(9:00 a.m. EST) — A $5 million, five-year ocean conservation project was launched today by Royal Caribbean Cruise Lines (RCCL) in partnership with the World Wildlife Fund (WWF).
The three-pronged initiative to help ensure the long-term health of the oceans includes responsibly sourcing 90 percent of wild-caught seafood and 75 percent of farmed fish served in onboard restaurants, encouraging sustainable tourism at ports of call and reducing the company’s environmental footprint by cutting greenhouse gas emissions by 35 per cent.
Additionally, from today (January 25th, 2016) passengers on ships in RCCL fleet — and its sister lines Celebrity Cruises and Azamara Club Cruises — will find magazines in their cabins outlining the work of the WWF and information on the new partnership that sets out green goals to be achieved by 2020.
In-cabin TVs will soon include a channel on the WWF, which works in more than 100 countries around the globe.
Richard Fain, RCCL’s Chairman and CEO, made the announcement in Donsol in the Philippines, which is home to a showcase community-based eco-tourism program to protect the local whale shark population, which is one of the highest in the world.
Fain said passengers could play a key role in helping to spread the message and support WWF’s conservation work linked to oceans.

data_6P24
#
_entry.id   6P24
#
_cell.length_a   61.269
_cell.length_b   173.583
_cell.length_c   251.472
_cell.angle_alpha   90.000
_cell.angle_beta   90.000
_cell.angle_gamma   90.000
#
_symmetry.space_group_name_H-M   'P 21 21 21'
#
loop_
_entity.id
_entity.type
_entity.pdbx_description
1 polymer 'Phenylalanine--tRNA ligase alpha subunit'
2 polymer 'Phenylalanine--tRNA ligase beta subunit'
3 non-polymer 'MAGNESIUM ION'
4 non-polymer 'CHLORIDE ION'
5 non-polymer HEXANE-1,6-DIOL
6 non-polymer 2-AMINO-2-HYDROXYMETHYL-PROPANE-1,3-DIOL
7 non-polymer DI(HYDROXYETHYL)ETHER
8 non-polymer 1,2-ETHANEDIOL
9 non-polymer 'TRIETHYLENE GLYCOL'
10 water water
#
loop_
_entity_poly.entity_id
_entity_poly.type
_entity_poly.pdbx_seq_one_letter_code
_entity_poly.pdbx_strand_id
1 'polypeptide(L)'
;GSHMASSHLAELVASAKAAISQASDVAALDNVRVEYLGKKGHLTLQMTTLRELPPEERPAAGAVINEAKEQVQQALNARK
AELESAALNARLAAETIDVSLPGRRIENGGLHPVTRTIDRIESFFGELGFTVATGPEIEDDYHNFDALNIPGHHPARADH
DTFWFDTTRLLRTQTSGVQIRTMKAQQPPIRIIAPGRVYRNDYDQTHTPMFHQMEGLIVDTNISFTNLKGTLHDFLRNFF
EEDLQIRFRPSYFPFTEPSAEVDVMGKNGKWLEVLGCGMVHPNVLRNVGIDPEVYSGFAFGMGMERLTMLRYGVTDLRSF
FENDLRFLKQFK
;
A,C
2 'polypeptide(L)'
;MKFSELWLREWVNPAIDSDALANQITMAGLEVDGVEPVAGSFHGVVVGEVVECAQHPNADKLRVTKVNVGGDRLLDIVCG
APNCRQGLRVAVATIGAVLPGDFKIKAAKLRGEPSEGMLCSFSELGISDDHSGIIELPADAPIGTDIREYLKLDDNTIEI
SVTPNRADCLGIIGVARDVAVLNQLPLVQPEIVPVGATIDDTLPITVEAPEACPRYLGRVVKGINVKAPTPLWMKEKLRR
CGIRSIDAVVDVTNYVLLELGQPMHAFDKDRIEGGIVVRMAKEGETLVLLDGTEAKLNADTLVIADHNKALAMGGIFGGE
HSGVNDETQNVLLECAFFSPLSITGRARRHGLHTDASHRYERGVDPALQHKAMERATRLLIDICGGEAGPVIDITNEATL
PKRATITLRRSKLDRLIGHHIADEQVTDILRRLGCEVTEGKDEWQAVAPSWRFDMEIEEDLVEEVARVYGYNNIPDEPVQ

«We visit 400 ports around the world and carry five million passengers a year,» he said. «We already know from talking to passengers that this is the kind of thing they expect us to do.»
Explaining the partnership with WWF he said: «We already employ more than 100 environmental officers as well as scientists and environmental managers. However, we acknowledge there are people out there with far more expertise and knowledge than ourselves, so we wanted to do better than we could do on our own.»
In addition to its $5 million funding, at the event RCCL also made a separate $200,000 donation to WWF Philippines in support of conservation programs in the area, including a project to educate local children about the importance of protecting marine life.
Following the devastation caused in the Philippines by Typhoon Yolanda in 2013, RCCL donated $1 million to the relief effort and a further $400,000 was raised by crew members and guests. A total of $200,000 was kept aside for a long-term project, resulting in the donation for the education scheme.
RCCL has an historic affinity with the island nation as it employs 11,000 Filipinos across its fleet which, at 14 percent in total, is the highest single nationality employed by the line.
The launch event, which began with a display of traditional dancing, was attended by representatives from the WWF including Carter Roberts, the U.S. President and CEO, who said: «The threats that are facing the ocean are greater than ever, in the last 30 years, some ocean wildlife populations have declined by nearly 50 percent. If we are going to reverse the downward trends, we must take serious steps to repair, restore and protect the oceans.
«This initiative centers on committing to specific and measurable targets to reduce carbon emissions, increase sustainable sourcing and build destination stewardship; and second, comprehensively engaging millions of travelers to learn about the ocean and then act to help save it.»